I remember, very clearly, the first time I heard about the term “whitewashing,” the act of giving white actors preference in casting, especially in roles where the character is not white. I almost didn’t want to believe it was real. From seventh grade to high school, Breakfast at Tiffany’s was one of my favorite films. I, like many young teenagers, romanticized the Audrey Hepburn movie’s elegance, fashion and overall splendor. However, when I watched the movie with my friend who is passionate about social justice, she pointed out to me that Mr. Yunioshi, played by Mickey Rooney, was a very offensive portrayal of yellowface. As we continued to watch the movie, I didn’t know how to feel. I wanted to say, “But, other than THAT part, the rest of the movie is great!” However, I knew that there wasn’t any way that I could possibly justify something that is so offensive to the Asian-American community.
After that enlightening instance, I started to pay more attention to casting in movies. I started following the tag on Tumblr, where many angry bloggers vented their frustrations. I began to understand them. Recently, Matt Damon was given the lead of the movie The Great Wall. The movie is a historical fiction story about the protection of Europe and its “growing system of walls, where the characters fight monsters to protect it. Those who think that the movie is actually about the Great Wall of China will be mistaken. The film also takes place during the Song dynasty, a very dynamic time in Chinese history. However, I didn’t know there were white males in China during the Song Dynasty. There are billions of Asians in this world, yet they choose a white person to play an Asian character. To make things worse, Damon also publicly announced that diversity is more important in front of the camera than behind the camera on an episode of HBO’s Project Greenlight. He also said the show should focus on diversity primarily “in the casting of the film, not in the casting of the show.” Despite the fact that Damon apologized for the statement, it still doesn’t discount the fact that he’s a white man starring in film with a major Chinese landmark as the center of the narrative.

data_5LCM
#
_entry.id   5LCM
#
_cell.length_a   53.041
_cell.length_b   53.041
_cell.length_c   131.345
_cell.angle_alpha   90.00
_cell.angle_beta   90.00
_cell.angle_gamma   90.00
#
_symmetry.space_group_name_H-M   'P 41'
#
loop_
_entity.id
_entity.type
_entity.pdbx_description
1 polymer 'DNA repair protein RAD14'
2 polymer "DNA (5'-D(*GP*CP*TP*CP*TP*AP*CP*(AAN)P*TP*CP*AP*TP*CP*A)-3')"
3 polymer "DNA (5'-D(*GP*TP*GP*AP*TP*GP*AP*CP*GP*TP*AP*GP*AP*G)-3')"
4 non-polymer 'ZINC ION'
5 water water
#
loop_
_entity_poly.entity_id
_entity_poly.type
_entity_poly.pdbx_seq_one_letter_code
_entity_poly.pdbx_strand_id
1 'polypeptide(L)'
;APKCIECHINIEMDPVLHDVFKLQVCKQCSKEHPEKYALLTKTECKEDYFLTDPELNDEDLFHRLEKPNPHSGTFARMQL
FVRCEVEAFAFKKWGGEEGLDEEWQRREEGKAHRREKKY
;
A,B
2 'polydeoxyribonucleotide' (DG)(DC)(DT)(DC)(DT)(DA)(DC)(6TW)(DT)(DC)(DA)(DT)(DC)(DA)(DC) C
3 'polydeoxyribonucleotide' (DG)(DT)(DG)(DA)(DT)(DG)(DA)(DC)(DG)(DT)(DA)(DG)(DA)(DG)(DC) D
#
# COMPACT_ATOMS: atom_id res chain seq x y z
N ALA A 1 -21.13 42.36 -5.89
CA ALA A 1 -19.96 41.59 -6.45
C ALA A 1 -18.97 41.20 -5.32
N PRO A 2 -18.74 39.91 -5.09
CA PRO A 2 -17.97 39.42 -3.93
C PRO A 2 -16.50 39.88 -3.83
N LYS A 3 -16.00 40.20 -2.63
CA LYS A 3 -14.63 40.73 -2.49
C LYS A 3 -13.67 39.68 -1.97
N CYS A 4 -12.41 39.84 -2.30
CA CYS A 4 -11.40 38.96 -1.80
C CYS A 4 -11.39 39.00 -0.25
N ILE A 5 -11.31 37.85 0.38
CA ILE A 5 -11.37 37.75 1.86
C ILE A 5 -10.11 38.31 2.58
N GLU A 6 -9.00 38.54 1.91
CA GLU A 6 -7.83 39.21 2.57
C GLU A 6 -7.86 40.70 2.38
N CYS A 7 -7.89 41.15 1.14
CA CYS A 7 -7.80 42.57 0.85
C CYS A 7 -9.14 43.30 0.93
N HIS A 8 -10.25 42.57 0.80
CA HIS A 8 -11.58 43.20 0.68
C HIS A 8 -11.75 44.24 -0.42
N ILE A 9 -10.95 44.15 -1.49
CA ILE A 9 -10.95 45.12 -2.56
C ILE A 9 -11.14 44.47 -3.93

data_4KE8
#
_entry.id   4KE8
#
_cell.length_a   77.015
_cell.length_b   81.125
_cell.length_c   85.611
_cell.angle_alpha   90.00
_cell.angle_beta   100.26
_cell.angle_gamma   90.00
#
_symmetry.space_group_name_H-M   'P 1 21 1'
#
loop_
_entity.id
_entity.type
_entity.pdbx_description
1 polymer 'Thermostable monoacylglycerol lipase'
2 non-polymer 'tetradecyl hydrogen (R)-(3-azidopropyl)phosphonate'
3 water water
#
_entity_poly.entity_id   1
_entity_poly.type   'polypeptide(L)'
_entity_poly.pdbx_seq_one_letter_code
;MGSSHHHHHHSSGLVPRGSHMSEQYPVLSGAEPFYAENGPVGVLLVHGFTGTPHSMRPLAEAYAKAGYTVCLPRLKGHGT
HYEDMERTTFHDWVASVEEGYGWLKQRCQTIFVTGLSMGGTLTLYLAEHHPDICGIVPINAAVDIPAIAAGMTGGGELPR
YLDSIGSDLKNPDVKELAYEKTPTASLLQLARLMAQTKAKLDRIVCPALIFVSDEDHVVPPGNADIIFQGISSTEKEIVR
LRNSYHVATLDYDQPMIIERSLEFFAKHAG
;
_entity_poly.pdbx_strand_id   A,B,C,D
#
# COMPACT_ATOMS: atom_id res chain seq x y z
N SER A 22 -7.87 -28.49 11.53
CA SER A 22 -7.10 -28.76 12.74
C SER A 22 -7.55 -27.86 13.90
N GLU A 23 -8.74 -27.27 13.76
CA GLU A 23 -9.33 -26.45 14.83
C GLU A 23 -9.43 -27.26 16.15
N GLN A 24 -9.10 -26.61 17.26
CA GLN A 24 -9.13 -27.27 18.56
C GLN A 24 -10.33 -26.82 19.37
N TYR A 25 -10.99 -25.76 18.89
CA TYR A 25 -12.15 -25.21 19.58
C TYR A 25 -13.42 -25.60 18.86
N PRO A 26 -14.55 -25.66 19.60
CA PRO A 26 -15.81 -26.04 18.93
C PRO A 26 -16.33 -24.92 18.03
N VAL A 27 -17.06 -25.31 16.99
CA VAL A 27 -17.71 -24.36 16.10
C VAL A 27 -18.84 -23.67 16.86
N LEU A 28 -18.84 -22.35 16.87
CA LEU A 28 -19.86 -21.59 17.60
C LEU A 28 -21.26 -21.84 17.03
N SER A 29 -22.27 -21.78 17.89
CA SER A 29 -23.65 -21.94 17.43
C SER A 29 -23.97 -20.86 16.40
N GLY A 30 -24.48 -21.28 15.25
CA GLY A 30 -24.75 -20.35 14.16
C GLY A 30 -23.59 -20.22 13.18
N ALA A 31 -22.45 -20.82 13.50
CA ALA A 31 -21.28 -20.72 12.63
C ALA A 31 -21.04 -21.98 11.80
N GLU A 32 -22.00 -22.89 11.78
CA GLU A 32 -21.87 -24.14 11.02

In addition, Scarlett Johansson was recently rumored to have been casted as the lead in the new live-action Mulan movie after she was already under fire for playing a Japanese character in the film Ghost in the Shell. While I am a fan of Johansson, I was definitely not a fan of this decision. In other instances of whitewashing, such as when Angelina Jolie was cast as Cleopatra, there wasn’t much backlash. However, when actress Zendaya Coleman was cast as comic book character Mary Jane in the Spider-Man Homecoming, the casting decision received a lot of flack. While it’s not a secret that minorities are underrepresented in the media, the public is still choosing to be frustrated by the wrong things.
Growing up, the only Asian characters I saw on my TV screen were Jackie Chan and Bruce Lee. Otherwise, the Asian characters I saw in movies and TV were never the leading roles, only nerds and supporting character. So how is it fair that when there are movies about Asian culture, Hollywood still doesn’t cast Asians? While there has been some progress, with actresses like Mindy Kaling and Constance Wu starring in their own shows, it’s still not enough. Asian Americans should be able to comfortably feel that they are represented in the media and not have their stories, histories and characters whitewashed by Hollywood.
The solution is actually very simple — if the film is about black people, use black actors. If the film is about Native Americans, use Native American actors. If the movie is about Chinese or Taiwanese people, use Chinese or Taiwanese actors. If the show is about Egyptians, please use Egyptian actors. It’s really not hard. If the film has a storyline about characters who are different races, there’s no point if we don’t use the correct race. Our world is diverse, with cultures that are diverse, and our movies should absolutely reflect that.
Erika Lee is a junior majoring in print and digital journalism. Her column, “Asian Amerikan Heroine,” runs every other Monday. She is also the lifestyle editor of the Daily Trojan.